In his time of re-evaluation, those for whom art is the noblest expression of the human spirit must hold fast to one thing, safeguard it and pass it down to future generations, and that is knowledge of mastery. Although this knowledge was never common property, earlier generations did endeavor to understand just what it is that goes to make up the term “perfection” in a work of art. Nowadays the eye, the ear are often are drawn away from this fundamental concept and steered toward other factors having only peripheral value.
Every great artist carries within him a world of gestalts, of images, forms, aural ideas. And every work is a microcosm bearing the essence of the macrocosm within itself. Arnold Schönberg is a master; the evidence is in his works, his working for art. His mastery of craftsmanship is already astonishing in his early works, and it increases from work to work, occasionally leading to such stringent and terse formulations that the wealth of what he has wrought is only revealed after many hearings.
Richness of associations is characteristic of Schönberg’s artistic personality. Rarely does a musical idea appear in isolation; most often it is accompanied by one or more voices having a significance of their own. This artistic process – already distinct in the works of his youth – leads in a later epoch of his creativity to the dissolution of conventional form and the sequencing of a wealth of small motif forms, to distinguish between main and secondary voices in the next period, their relations to one another lending increased profundity to the work of art.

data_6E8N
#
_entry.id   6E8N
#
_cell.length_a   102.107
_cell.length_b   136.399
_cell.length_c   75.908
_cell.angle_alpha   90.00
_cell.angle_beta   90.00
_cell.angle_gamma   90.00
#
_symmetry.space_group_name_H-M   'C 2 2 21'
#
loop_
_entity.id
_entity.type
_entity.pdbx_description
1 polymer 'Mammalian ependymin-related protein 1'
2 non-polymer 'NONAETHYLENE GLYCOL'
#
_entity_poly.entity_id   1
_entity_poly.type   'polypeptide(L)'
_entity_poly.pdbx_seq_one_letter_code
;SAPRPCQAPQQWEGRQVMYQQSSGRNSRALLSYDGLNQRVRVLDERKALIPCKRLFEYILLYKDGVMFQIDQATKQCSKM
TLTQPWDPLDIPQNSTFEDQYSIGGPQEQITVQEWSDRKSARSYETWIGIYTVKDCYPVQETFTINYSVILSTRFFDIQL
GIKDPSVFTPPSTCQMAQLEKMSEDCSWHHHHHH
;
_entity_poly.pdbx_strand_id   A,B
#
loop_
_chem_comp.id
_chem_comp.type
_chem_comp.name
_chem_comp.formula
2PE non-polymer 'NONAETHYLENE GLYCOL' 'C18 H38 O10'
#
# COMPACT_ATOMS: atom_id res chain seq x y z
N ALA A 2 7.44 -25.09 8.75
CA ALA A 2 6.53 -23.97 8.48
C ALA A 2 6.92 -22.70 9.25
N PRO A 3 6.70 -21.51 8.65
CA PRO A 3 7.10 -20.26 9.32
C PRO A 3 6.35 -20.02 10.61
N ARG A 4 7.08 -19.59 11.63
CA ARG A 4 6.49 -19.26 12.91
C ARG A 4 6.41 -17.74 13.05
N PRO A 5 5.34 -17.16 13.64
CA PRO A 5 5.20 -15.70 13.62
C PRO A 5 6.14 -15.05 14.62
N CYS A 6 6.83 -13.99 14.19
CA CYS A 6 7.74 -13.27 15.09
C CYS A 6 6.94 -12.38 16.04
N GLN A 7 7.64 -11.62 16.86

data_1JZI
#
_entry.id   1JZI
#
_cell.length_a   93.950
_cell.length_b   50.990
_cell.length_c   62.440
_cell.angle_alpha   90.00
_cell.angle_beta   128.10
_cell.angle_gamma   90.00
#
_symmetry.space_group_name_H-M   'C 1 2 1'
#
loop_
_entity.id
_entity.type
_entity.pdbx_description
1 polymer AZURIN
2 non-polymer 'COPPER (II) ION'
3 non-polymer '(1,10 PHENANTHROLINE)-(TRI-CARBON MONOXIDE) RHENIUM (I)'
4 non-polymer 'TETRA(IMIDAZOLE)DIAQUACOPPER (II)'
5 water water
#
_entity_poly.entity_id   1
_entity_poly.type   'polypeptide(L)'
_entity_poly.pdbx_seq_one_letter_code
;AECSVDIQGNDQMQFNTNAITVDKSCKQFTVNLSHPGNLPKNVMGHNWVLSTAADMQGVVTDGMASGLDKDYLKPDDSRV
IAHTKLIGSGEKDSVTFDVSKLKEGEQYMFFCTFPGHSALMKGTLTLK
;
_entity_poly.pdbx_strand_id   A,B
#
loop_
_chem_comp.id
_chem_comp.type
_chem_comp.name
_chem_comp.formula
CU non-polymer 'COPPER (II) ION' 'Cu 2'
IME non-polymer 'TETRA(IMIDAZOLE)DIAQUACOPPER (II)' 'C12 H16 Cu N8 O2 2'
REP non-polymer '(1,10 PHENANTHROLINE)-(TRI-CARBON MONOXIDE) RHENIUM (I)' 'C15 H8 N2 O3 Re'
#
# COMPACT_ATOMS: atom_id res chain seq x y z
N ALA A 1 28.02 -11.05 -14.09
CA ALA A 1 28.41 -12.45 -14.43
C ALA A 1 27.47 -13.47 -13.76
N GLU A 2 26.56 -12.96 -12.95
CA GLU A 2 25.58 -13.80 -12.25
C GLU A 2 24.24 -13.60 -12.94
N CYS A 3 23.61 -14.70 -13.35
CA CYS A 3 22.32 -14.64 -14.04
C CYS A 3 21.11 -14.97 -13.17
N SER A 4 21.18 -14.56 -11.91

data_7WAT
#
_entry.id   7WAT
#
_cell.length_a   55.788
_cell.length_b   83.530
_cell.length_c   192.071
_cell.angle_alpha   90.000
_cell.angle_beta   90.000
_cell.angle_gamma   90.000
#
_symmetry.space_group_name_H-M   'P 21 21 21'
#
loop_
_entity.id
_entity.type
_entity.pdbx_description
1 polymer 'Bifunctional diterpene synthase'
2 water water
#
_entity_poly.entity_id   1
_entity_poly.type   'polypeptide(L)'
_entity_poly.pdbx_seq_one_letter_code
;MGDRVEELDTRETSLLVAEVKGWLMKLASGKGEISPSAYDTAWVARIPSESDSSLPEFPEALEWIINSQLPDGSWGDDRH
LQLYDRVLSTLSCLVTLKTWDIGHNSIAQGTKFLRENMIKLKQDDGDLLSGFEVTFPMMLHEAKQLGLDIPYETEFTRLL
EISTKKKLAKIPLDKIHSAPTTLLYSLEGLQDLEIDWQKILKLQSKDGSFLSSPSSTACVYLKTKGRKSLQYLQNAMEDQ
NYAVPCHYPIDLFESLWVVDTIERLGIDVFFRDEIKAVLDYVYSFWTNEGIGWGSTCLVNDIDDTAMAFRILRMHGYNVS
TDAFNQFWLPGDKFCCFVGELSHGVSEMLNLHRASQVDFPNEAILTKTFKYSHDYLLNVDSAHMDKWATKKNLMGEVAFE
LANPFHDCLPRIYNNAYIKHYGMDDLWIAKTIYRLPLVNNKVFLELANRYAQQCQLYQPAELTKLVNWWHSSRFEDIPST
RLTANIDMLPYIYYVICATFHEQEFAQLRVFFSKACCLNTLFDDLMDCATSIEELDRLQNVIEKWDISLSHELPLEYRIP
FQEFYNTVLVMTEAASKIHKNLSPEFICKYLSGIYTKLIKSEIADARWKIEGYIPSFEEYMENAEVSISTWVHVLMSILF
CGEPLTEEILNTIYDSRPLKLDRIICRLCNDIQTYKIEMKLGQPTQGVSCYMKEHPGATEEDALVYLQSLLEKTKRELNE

In terms of harmony, his mastery of the relations led him to exploit tonality to its very extremes by using neighboring degrees and then, later, to extend the limits of tonality so far that several tonal degrees developed tonic importance until, ultimately, every pitch could have the effect of a tonic degree within the twelve-tone system. Since this harmonic system grew from complete mastery of convention, theory later on will certainly be able to show that this system is organically interconnected with the traditional one, just as the significance of the harmonic system of Tristan has only recently become clear.
The richness of melodic and harmonic associations align with the rhythmic combinations through which the music’s pulsation is always changing anew. The listener is never allowed a single rhythm for any length of time; he is obliged to follow the composer’s design with unflagging attentiveness.
This dense joining of melodic, harmonic and rhythmical elements of the tonal world into a highly personal form attains completeness on the level of design, the extent of which is initially only comprehensible to a small number of listeners. But surely everyone who, with an open mind, lets Schönberg’s work have it effect, will be amazed at the mastery evident on every page, and realize that only a great architect of the sonic realm could achieve it.

Arnold Schönberg zum 60. Geburtstag, 13. September 1934. Wien 1934, 23–25